Service was mostly fine and similar to the service I received in Upper Class on Virgin Atlantic. The cabin was full, and, as this was a short, daytime flight, the crew had a lot of work to do in a fairly short period.
Meals were served with a smile and patience as they repeated food options to passengers in the absence of a menu.
There were a few slips in the service flow, though: As they collected the last bits of trash from the lunch service, I asked for a drink refill. After about five minutes of waiting, I pressed the call button to follow up — it was ignored.
Ten minutes after that, I tried again and was ignored. I eventually managed to flag down a crew member passing through the cabin (from another cabin), who quickly fetched the missing drink.
We landed around 15 minutes late, following a missed approach due to poor visibility. Immigration was quick, and I was out the door into an Uber and on my way to Manhattan quickly.
Virgin Atlantic has a great reputation in the premium-economy market, and there was plenty to like about the experience. Flying west across the Atlantic to the East Coast of the US is a quick and easy daytime flight, so there wasn’t a need for a lie-flat bed or an enclosed suite. Even with a full cabin, the mood was relaxed and calm for both crew and passengers.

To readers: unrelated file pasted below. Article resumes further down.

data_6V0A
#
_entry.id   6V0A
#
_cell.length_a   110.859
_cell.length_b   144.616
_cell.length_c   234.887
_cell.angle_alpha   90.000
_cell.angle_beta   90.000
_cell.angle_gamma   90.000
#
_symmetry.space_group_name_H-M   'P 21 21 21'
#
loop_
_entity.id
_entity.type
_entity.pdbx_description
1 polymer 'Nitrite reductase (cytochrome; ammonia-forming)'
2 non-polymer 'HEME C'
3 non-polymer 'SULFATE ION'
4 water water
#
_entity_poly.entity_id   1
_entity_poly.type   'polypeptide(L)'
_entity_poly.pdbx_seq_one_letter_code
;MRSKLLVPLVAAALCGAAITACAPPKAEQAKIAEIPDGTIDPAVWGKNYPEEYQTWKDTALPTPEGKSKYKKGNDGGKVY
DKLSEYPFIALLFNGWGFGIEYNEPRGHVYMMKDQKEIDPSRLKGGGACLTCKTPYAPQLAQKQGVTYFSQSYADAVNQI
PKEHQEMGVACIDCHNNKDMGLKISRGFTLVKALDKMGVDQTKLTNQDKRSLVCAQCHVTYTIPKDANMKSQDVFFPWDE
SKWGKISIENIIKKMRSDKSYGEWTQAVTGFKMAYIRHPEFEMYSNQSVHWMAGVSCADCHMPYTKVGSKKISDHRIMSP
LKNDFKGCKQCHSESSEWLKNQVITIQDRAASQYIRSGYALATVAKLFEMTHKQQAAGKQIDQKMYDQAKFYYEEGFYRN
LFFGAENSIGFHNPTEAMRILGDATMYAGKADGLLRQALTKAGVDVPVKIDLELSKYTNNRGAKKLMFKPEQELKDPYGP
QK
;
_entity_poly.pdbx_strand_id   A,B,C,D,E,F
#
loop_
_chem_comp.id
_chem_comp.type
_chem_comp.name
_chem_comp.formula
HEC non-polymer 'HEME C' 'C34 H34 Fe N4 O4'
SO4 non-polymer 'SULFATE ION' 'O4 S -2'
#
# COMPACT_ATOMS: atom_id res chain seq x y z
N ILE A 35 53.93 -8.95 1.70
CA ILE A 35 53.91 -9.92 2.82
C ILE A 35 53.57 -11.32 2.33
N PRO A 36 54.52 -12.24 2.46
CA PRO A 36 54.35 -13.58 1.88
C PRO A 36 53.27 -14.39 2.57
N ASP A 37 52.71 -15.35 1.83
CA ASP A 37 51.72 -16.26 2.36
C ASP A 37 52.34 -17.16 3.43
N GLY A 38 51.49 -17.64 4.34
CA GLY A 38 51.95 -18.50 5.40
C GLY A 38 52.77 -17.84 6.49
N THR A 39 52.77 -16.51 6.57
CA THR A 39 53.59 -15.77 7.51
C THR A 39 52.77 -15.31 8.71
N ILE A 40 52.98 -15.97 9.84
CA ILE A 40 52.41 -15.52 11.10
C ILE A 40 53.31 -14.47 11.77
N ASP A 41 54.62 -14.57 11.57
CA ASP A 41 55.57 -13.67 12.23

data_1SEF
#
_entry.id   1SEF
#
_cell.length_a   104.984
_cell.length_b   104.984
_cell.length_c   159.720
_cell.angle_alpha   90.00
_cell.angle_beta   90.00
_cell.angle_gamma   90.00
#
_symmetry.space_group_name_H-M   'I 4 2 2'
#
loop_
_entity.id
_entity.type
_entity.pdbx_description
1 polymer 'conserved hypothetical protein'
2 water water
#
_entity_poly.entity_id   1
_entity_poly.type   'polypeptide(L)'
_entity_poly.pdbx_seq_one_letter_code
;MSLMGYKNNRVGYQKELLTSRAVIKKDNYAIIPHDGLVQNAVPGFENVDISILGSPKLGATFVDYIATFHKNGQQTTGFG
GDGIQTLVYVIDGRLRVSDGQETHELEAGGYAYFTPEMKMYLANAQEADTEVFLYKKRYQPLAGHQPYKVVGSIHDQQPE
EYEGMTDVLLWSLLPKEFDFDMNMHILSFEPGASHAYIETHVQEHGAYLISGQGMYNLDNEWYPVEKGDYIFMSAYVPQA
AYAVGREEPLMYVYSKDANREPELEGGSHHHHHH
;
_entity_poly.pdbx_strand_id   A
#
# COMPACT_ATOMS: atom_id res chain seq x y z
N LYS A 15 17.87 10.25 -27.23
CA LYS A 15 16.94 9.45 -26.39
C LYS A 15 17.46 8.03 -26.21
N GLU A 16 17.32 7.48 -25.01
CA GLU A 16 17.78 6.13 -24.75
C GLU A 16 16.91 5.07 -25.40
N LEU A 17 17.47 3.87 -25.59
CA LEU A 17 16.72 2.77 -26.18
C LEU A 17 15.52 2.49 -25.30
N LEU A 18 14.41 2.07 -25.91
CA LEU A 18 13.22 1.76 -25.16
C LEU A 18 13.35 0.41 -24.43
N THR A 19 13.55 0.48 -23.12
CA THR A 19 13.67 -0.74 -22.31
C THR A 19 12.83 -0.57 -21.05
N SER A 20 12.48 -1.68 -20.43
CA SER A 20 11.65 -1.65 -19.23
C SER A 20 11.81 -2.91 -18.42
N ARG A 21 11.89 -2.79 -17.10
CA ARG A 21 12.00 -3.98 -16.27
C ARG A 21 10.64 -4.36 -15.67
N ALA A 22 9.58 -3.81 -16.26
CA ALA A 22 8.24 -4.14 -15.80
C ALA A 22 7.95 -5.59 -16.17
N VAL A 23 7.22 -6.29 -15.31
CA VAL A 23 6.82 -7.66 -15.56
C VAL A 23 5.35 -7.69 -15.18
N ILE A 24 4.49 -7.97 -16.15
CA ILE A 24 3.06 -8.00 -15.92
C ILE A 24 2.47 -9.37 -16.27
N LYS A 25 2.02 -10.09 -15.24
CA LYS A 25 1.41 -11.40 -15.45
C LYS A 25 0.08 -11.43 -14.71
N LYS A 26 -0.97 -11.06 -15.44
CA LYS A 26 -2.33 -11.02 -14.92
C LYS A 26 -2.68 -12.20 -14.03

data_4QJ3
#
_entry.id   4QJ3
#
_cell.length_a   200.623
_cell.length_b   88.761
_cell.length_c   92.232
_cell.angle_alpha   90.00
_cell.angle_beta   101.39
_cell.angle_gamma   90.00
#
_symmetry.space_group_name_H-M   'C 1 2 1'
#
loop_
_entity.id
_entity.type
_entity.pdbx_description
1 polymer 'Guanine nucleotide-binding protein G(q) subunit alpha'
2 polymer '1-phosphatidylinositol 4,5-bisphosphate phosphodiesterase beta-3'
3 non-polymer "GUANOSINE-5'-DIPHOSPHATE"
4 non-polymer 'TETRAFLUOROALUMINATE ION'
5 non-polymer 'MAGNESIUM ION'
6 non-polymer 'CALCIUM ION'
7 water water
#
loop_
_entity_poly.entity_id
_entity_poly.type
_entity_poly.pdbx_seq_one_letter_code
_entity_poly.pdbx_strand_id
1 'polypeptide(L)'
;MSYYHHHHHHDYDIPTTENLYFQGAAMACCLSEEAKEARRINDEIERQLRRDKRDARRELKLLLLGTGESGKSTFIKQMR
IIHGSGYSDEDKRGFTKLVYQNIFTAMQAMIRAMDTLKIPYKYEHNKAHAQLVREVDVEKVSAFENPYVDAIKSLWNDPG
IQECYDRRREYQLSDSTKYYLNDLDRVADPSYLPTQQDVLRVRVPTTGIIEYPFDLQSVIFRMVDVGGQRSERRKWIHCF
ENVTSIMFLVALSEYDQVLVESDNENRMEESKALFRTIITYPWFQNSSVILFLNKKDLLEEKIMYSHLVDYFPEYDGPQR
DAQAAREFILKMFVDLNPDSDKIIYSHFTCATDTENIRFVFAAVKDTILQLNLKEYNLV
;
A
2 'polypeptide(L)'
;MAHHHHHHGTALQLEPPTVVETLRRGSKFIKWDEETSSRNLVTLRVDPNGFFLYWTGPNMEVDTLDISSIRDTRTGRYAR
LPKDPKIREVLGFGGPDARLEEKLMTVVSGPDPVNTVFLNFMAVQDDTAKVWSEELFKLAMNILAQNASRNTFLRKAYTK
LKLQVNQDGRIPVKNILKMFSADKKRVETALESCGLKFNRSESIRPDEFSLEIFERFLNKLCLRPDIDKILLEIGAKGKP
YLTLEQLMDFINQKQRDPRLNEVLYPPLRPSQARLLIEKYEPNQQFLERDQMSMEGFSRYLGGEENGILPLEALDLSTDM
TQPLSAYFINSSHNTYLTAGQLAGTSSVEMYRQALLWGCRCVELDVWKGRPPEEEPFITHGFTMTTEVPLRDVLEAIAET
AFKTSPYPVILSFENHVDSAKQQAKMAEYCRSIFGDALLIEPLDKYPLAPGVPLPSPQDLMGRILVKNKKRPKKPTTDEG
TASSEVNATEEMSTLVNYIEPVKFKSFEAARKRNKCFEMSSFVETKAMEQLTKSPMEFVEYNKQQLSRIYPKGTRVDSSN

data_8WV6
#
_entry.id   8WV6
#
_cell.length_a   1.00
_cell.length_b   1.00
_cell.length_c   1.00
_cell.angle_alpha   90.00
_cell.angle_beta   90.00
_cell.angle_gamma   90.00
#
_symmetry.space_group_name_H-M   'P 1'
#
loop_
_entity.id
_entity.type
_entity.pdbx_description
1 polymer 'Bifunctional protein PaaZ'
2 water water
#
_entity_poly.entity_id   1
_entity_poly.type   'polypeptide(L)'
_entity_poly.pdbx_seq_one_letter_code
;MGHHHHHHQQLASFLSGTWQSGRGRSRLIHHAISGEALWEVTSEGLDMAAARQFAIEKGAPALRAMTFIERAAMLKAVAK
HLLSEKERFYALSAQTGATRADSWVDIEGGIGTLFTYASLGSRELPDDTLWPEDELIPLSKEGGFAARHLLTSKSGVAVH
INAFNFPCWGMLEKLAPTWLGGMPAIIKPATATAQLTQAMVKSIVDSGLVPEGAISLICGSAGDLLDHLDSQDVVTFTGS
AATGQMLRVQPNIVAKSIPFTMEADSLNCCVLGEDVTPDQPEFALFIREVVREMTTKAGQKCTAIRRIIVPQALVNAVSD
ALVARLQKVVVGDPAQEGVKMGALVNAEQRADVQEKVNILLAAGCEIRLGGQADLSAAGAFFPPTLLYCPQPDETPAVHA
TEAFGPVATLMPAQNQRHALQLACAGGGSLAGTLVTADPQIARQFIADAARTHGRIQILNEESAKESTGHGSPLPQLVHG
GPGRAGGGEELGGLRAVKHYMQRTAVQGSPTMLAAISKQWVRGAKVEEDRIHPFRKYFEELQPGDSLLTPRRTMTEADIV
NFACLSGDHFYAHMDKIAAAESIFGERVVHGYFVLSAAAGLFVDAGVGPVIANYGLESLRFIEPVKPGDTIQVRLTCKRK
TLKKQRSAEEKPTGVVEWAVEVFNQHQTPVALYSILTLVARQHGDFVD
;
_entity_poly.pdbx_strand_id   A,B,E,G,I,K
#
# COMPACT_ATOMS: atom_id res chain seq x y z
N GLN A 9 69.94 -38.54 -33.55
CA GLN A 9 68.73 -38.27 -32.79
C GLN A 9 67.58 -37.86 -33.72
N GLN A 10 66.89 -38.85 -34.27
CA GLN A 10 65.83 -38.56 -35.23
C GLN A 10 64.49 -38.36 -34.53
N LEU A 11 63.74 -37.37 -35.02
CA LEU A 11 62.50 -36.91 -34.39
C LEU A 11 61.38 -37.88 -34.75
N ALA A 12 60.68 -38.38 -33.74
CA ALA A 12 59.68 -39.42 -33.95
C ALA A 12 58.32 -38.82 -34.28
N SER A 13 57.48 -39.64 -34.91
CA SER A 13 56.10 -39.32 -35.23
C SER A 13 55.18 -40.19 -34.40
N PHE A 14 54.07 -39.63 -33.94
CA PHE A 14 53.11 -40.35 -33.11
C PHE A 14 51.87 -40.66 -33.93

There are touches that are definitely a step up from a standard economy experience: The cabin is smaller, the seats wider, with more legroom, and a drink on boarding was definitely a premium touch. The food also tasted excellent — especially the desserts. I was sad to see the cleaning around the floor of the seat was so lax, and there were gaps in the service flows, as, I assume, crew members had a rest and changeover period.
At the same time, if you haven’t flown premium economy before and are expecting it to be a substantially better than economy, this wasn’t, though it was still very much an economy product and there was a huge gap between this and Upper Class.
I’ve had some fantastic economy flights on the likes Singapore Airlines, and with, say, an exit-row economy seat with a good crew, there’s not a big difference between Singapore economy and Virgin premium. I’d be happy to pay a small premium in terms of cash or points for the extra benefits, as I think it’s worth it for the most part, but wouldn’t go out of my way to seek this product over a leading economy carrier with a more convenient schedule.
All photos by the author.